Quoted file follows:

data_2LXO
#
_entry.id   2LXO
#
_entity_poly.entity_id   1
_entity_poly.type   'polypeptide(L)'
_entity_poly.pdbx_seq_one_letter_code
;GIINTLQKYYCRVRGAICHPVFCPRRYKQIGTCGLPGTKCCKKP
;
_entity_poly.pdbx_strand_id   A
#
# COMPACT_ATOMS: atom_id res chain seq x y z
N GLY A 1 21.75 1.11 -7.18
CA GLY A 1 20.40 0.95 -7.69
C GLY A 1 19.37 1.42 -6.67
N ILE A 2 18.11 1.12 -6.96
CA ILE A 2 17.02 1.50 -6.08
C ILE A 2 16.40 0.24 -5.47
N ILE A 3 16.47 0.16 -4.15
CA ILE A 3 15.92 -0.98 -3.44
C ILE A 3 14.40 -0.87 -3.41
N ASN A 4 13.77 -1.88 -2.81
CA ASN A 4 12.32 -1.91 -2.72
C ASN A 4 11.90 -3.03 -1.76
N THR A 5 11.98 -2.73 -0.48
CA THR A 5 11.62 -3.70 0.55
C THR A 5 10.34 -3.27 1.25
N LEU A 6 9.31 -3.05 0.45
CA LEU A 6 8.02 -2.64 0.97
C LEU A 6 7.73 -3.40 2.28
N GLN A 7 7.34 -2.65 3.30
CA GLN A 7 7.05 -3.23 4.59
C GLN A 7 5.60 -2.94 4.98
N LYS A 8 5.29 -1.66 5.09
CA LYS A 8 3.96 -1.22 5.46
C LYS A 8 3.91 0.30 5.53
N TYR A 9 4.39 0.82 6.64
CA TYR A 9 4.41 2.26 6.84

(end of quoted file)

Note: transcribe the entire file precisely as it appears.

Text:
data_2LXO
#
_entry.id   2LXO
#
_entity_poly.entity_id   1
_entity_poly.type   'polypeptide(L)'
_entity_poly.pdbx_seq_one_letter_code
;GIINTLQKYYCRVRGAICHPVFCPRRYKQIGTCGLPGTKCCKKP
;
_entity_poly.pdbx_strand_id   A
#
# COMPACT_ATOMS: atom_id res chain seq x y z
N GLY A 1 21.75 1.11 -7.18
CA GLY A 1 20.40 0.95 -7.69
C GLY A 1 19.37 1.42 -6.67
N ILE A 2 18.11 1.12 -6.96
CA ILE A 2 17.02 1.50 -6.08
C ILE A 2 16.40 0.24 -5.47
N ILE A 3 16.47 0.16 -4.15
CA ILE A 3 15.92 -0.98 -3.44
C ILE A 3 14.40 -0.87 -3.41
N ASN A 4 13.77 -1.88 -2.81
CA ASN A 4 12.32 -1.91 -2.72
C ASN A 4 11.90 -3.03 -1.76
N THR A 5 11.98 -2.73 -0.48
CA THR A 5 11.62 -3.70 0.55
C THR A 5 10.34 -3.27 1.25
N LEU A 6 9.31 -3.05 0.45
CA LEU A 6 8.02 -2.64 0.97
C LEU A 6 7.73 -3.40 2.28
N GLN A 7 7.34 -2.65 3.30
CA GLN A 7 7.05 -3.23 4.59
C GLN A 7 5.60 -2.94 4.98
N LYS A 8 5.29 -1.66 5.09
CA LYS A 8 3.96 -1.22 5.46
C LYS A 8 3.91 0.30 5.53
N TYR A 9 4.39 0.82 6.64
CA TYR A 9 4.41 2.26 6.84